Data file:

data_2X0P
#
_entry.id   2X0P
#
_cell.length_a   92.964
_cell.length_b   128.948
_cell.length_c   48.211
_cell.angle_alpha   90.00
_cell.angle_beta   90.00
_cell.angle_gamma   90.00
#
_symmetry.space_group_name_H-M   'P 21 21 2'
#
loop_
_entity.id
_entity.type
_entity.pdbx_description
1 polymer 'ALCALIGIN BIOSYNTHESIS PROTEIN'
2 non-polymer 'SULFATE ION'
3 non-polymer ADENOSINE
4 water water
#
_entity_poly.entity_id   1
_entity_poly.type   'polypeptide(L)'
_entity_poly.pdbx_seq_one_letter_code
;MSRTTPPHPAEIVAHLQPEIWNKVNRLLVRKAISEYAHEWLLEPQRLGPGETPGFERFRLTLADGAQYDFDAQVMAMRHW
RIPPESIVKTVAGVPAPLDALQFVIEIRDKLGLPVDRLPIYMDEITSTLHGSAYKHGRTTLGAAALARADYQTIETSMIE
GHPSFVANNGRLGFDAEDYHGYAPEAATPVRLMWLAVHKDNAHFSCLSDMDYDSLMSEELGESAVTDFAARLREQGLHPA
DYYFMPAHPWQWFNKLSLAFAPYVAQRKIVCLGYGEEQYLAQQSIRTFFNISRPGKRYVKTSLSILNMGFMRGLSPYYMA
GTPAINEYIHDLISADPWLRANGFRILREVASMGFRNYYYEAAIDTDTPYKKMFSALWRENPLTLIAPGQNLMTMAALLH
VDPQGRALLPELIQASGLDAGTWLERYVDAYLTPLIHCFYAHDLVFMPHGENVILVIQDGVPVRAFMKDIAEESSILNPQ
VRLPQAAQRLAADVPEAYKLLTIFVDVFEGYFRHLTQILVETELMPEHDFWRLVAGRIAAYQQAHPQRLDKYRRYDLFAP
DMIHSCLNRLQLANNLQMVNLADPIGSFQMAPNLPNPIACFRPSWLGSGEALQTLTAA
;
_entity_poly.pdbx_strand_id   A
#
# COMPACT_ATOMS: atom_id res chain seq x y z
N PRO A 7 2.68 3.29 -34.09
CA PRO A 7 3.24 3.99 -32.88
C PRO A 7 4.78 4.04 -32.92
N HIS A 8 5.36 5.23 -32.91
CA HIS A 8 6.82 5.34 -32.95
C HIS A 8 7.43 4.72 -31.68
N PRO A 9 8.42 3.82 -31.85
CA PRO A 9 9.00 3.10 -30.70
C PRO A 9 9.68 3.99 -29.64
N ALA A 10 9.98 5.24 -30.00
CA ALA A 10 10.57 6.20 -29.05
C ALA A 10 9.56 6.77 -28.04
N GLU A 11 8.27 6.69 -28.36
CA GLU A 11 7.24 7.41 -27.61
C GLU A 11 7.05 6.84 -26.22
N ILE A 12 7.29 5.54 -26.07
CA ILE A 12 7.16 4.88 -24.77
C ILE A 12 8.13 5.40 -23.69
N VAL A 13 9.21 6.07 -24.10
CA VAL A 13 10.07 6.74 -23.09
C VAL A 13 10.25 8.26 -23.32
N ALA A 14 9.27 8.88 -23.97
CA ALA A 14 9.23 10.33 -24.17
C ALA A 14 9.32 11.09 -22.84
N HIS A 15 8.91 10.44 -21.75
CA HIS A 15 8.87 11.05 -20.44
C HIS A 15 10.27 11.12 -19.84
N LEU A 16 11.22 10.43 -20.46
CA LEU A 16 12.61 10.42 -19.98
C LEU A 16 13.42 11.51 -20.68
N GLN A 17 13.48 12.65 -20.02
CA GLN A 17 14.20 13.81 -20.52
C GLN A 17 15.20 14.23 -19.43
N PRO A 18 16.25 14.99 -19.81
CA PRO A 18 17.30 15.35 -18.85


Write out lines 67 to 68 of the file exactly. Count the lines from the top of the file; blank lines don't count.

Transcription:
C LEU A 16 13.42 11.51 -20.68
N GLN A 17 13.48 12.65 -20.02